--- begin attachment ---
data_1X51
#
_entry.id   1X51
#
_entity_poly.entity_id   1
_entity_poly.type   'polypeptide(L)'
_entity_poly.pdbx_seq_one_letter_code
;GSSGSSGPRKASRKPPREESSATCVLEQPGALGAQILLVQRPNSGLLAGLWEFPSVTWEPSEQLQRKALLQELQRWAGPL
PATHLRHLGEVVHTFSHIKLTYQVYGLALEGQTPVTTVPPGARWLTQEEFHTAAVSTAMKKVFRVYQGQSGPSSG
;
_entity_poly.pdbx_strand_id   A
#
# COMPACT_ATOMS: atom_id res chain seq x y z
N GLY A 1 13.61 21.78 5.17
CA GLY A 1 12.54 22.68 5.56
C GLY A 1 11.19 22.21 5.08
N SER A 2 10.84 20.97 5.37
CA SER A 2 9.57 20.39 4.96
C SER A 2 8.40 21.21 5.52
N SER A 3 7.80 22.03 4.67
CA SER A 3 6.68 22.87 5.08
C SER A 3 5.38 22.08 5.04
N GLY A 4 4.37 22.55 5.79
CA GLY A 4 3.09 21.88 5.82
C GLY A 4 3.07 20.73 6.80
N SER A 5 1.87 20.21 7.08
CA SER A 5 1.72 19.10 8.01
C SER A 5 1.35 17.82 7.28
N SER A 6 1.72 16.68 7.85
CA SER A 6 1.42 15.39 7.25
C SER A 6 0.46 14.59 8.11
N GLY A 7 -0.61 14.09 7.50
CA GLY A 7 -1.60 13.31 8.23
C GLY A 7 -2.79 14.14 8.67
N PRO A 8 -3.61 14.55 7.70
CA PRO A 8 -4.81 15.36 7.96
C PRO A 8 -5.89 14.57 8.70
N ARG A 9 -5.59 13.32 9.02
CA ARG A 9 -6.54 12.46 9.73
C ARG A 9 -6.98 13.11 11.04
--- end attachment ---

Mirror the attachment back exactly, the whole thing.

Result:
data_1X51
#
_entry.id   1X51
#
_entity_poly.entity_id   1
_entity_poly.type   'polypeptide(L)'
_entity_poly.pdbx_seq_one_letter_code
;GSSGSSGPRKASRKPPREESSATCVLEQPGALGAQILLVQRPNSGLLAGLWEFPSVTWEPSEQLQRKALLQELQRWAGPL
PATHLRHLGEVVHTFSHIKLTYQVYGLALEGQTPVTTVPPGARWLTQEEFHTAAVSTAMKKVFRVYQGQSGPSSG
;
_entity_poly.pdbx_strand_id   A
#
# COMPACT_ATOMS: atom_id res chain seq x y z
N GLY A 1 13.61 21.78 5.17
CA GLY A 1 12.54 22.68 5.56
C GLY A 1 11.19 22.21 5.08
N SER A 2 10.84 20.97 5.37
CA SER A 2 9.57 20.39 4.96
C SER A 2 8.40 21.21 5.52
N SER A 3 7.80 22.03 4.67
CA SER A 3 6.68 22.87 5.08
C SER A 3 5.38 22.08 5.04
N GLY A 4 4.37 22.55 5.79
CA GLY A 4 3.09 21.88 5.82
C GLY A 4 3.07 20.73 6.80
N SER A 5 1.87 20.21 7.08
CA SER A 5 1.72 19.10 8.01
C SER A 5 1.35 17.82 7.28
N SER A 6 1.72 16.68 7.85
CA SER A 6 1.42 15.39 7.25
C SER A 6 0.46 14.59 8.11
N GLY A 7 -0.61 14.09 7.50
CA GLY A 7 -1.60 13.31 8.23
C GLY A 7 -2.79 14.14 8.67
N PRO A 8 -3.61 14.55 7.70
CA PRO A 8 -4.81 15.36 7.96
C PRO A 8 -5.89 14.57 8.70
N ARG A 9 -5.59 13.32 9.02
CA ARG A 9 -6.54 12.46 9.73
C ARG A 9 -6.98 13.11 11.04